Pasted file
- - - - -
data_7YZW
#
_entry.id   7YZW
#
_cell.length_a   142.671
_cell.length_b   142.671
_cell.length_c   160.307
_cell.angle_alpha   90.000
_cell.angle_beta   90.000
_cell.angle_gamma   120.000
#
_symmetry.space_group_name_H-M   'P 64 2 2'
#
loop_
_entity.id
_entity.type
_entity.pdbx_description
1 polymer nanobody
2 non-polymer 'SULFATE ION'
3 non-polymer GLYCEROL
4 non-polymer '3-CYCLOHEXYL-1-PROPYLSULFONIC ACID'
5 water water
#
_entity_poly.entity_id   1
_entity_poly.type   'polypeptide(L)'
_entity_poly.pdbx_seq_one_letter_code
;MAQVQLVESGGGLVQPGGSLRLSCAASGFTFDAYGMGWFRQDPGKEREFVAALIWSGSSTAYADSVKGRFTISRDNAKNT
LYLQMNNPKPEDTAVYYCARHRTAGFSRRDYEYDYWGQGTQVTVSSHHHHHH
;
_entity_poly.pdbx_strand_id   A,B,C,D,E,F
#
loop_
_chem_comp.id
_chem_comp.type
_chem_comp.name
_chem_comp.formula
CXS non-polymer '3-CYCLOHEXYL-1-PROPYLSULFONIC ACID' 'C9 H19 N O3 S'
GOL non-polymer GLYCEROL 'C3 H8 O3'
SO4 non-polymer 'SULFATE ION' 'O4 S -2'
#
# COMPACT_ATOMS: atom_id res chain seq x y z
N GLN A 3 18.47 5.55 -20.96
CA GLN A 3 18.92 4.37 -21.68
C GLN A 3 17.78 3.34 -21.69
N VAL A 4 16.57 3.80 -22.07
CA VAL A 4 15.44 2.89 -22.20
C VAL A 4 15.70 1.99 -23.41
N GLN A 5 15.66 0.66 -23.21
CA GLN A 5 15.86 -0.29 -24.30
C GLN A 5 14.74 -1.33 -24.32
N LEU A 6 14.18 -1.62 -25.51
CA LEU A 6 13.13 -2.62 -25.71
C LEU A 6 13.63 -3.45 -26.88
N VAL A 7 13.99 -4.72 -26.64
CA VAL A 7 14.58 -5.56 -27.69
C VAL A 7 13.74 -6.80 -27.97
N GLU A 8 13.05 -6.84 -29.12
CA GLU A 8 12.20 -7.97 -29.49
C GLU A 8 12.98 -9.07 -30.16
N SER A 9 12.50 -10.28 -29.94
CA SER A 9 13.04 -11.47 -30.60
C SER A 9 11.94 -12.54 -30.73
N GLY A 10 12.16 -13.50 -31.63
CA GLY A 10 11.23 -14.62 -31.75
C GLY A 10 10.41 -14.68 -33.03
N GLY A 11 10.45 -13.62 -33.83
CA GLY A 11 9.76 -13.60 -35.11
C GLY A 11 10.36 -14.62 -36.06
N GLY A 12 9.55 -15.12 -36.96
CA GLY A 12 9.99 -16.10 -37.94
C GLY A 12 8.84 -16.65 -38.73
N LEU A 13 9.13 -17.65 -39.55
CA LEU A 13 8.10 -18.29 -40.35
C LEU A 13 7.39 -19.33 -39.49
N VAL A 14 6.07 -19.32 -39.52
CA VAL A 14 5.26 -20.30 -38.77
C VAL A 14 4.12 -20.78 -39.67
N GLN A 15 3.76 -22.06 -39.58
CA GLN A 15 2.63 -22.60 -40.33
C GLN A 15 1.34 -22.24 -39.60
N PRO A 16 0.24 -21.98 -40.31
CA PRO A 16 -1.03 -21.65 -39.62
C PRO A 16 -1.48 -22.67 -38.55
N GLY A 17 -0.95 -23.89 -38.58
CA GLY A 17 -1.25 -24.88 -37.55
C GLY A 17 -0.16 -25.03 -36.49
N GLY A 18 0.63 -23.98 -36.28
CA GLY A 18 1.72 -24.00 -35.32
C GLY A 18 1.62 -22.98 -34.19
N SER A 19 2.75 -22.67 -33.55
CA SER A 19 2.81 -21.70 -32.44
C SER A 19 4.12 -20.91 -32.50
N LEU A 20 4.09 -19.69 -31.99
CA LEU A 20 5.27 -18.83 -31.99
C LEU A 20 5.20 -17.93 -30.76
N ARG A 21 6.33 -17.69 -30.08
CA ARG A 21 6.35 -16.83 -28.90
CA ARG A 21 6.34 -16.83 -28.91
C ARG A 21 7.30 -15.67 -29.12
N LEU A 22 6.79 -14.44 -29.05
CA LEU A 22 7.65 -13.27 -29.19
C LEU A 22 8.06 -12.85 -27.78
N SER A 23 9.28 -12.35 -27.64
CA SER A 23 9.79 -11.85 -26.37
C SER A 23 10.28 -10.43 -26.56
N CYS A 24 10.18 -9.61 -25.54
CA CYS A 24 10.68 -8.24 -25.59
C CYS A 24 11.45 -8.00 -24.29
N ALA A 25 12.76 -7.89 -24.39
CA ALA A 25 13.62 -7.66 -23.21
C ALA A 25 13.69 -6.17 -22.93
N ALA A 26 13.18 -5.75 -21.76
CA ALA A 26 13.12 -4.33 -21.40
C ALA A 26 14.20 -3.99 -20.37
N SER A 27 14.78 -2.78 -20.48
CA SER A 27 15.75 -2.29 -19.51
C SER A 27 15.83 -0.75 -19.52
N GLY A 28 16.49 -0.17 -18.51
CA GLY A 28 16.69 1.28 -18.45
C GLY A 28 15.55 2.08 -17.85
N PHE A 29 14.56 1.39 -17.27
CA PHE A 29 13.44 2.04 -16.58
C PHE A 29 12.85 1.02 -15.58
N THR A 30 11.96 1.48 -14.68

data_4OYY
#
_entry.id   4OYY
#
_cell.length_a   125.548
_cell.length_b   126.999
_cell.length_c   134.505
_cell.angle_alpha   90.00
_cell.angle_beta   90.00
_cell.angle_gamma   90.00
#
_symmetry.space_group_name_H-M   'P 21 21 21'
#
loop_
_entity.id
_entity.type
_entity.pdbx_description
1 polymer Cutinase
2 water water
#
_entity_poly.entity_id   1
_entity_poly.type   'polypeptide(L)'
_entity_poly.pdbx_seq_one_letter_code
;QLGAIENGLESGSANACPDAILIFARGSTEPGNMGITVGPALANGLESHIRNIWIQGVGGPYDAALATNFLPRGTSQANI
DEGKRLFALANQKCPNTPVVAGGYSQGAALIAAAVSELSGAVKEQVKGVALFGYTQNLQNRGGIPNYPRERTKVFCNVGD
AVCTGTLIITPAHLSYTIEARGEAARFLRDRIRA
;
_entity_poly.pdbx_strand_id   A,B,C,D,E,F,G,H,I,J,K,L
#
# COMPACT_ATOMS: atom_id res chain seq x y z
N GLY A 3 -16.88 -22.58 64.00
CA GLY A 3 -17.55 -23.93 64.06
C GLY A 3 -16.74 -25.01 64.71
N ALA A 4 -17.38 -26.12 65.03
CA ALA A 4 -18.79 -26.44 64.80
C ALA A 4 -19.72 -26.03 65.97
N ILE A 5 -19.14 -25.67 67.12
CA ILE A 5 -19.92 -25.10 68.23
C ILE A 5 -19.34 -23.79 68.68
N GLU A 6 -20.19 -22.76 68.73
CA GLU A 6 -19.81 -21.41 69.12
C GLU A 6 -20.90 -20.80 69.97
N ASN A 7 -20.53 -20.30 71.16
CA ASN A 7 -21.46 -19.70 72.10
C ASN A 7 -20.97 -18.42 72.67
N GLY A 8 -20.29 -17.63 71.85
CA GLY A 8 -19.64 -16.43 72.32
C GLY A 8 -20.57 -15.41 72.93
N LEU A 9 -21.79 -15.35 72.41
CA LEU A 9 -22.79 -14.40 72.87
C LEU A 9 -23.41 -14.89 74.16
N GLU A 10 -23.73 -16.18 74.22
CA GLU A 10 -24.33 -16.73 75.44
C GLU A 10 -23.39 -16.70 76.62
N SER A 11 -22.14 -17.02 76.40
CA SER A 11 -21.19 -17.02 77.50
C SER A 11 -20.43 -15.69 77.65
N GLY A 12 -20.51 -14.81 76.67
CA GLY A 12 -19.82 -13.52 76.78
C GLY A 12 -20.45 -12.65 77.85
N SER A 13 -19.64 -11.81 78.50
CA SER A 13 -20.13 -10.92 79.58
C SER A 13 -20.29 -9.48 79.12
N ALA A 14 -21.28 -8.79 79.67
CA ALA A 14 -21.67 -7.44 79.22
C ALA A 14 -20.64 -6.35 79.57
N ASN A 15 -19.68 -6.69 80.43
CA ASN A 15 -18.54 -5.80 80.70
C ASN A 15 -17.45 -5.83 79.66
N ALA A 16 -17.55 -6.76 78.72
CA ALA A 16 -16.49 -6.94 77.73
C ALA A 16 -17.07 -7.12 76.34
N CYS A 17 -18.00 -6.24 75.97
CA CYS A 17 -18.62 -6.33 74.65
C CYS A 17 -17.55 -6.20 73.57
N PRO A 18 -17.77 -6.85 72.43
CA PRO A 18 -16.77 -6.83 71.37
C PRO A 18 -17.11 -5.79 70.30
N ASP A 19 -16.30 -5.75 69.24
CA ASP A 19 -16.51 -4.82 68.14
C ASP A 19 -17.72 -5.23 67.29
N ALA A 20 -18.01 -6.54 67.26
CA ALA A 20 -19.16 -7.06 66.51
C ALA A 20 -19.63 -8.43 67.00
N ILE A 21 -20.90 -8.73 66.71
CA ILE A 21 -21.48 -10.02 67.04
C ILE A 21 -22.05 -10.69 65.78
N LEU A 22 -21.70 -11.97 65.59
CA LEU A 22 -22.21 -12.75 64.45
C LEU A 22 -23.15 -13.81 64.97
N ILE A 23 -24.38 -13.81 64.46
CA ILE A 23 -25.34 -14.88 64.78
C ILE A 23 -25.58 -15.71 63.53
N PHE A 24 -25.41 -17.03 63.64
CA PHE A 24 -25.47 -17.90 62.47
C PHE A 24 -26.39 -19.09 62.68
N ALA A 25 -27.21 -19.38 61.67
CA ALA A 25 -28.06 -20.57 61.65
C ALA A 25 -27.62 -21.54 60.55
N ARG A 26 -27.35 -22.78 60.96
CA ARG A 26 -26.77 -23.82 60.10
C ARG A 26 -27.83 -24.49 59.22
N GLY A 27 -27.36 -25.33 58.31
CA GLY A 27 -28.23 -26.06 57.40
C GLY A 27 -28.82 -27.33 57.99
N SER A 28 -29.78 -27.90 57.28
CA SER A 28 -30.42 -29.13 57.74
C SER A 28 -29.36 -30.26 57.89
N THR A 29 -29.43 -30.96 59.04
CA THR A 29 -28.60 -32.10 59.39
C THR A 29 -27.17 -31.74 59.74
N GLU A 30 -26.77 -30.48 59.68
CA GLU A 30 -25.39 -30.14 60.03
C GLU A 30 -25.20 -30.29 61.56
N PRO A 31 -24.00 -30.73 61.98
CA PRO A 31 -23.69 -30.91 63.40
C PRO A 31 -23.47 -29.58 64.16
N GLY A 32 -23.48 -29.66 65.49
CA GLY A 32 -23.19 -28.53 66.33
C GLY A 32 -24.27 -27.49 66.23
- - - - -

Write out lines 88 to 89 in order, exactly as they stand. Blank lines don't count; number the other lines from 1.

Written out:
CA GLY A 18 1.72 -24.00 -35.32
C GLY A 18 1.62 -22.98 -34.19